I remember the first time I experienced a real sense of meaning in my life.
I was a fourteen-year old kid, and my school-yard friend, Bobby Carpio, had told me about this cool group he had just joined. It was called the Civil Air Patrol, and it was like the Boy Scouts, but not at all like the Boy Scouts, he was quick to add, on account of the fact it was part of the U.S. Air Force.
He had me at Air Force.
For as long as I can remember, I had been goo-goo-ga-ga for anything that flew through the air. And, for me, the pinnacle of flight was the collection of amazing machines belonging to the U.S. Air Force.
So when I learned about the Civil Air Patrol, I ran straight home and told my dad about it. As an old pilot, and Army Air Corps guy from World War II, he was excited as I was. The next week, we packed up and made the thirty-minute drive to the weekly meeting down at Castle Air Force Base just south of our home in Turlock, California.
At that very first meeting, I was hooked—but strangely, not so much by anything to do with aviation, as by something else.
You see, over the years as a cadet in the Civil Air Patrol’s youth program, I was exposed to a series of experiences that challenged me to be a leader, to contribute to something larger than myself, and to live in the service of others.
As a result, for the first time in my young life, I had been asked to step outside of my own self-centered desires and to sacrifice for a greater purpose. It was this that left me feeling like what I did really mattered—and it felt amazing.
My years in the Civil Air Patrol set me on a course of service to others; a course that has endured to this day. First it was service through the military, then it was service through the management of a major non-profit organization helping to make our environment better, and ultimately it has become service through the teaching of yoga, meditation, and mind-body technologies to help people live happier and healthier lives.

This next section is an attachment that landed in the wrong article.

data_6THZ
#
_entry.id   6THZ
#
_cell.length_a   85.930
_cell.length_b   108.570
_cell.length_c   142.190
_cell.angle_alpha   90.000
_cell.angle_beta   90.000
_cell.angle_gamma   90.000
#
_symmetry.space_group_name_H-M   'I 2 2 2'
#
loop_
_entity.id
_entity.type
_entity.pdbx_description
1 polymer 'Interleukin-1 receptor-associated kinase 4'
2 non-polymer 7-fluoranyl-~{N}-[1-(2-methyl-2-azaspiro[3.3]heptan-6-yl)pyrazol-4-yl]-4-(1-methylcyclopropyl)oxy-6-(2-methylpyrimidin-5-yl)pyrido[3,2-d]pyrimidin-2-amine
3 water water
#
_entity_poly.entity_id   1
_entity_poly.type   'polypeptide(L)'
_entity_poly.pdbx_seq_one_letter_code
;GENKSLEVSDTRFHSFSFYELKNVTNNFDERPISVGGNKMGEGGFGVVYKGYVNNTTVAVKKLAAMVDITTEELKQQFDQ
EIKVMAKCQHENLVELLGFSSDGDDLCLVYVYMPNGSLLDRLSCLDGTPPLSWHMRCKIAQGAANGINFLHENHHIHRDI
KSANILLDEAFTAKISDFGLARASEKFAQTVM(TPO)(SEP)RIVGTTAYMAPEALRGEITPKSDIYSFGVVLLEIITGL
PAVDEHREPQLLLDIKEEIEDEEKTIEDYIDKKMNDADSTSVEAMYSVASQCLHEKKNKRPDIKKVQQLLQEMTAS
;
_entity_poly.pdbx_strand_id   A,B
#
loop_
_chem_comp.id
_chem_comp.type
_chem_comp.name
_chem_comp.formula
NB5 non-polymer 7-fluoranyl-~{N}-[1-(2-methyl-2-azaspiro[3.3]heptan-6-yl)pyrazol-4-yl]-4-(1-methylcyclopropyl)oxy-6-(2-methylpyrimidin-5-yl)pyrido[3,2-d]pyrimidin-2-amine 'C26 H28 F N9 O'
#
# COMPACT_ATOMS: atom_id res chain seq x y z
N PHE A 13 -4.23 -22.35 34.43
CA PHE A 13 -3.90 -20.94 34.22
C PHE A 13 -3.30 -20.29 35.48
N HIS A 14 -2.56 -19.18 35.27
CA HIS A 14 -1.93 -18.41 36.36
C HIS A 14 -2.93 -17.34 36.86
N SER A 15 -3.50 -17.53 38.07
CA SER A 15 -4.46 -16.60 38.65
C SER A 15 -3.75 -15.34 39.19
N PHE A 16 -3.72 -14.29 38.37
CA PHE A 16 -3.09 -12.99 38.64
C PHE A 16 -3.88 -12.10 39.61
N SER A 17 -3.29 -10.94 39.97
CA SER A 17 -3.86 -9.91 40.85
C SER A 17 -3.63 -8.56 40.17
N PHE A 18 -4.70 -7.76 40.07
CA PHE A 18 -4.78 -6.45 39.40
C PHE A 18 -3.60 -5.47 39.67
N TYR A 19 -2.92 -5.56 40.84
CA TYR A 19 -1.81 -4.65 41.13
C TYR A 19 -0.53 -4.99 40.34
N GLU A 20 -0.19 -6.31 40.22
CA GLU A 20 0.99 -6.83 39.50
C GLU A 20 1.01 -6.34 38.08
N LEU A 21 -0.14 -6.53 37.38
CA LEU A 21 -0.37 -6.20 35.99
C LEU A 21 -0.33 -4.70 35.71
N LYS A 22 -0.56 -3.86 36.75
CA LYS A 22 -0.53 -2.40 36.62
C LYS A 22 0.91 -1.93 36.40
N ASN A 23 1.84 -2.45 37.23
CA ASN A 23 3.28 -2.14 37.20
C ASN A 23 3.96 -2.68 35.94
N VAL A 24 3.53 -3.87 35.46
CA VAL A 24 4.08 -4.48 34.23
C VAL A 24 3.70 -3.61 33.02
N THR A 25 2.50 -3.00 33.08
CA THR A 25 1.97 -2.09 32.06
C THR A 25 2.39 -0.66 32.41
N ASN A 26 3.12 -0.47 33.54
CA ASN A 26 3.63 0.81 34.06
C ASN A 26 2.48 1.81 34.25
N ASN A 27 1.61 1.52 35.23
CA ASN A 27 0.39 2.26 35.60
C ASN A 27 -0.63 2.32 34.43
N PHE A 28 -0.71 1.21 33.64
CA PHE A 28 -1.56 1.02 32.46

Now, to be clear, when I speak of service, I in no way intend to limit it to the notion of service to country or social cause or any one thing in particular. Rather service can be to anything or anyone beyond ourselves: it could be family, it could be community; it could be to something large, or to something small. The truth is that there is room—and a need—for service of all kinds in our world.
Back in 1989, Mother Teresa visited Phoenix. During her stay, she was interviewed by then radio host Pat McMahon who asked her what he could do for her. “Anything at all,” he begged, “I’d just like to help you in some way.” She looked at him and said, “Tomorrow morning get up at 4:00 A.M. and go out onto the streets of Phoenix. Find someone who lives there and believes that he’s alone, and convince him that he’s not.”
While it’s sometimes easy to forget in our hectic and harried lives, it’s in the simplest acts of service that we feed not only the world around us, but ourselves as well.
I hope you’ll join me this month in finding ways to reap the benefits of service, for your sake—and the sake of us all.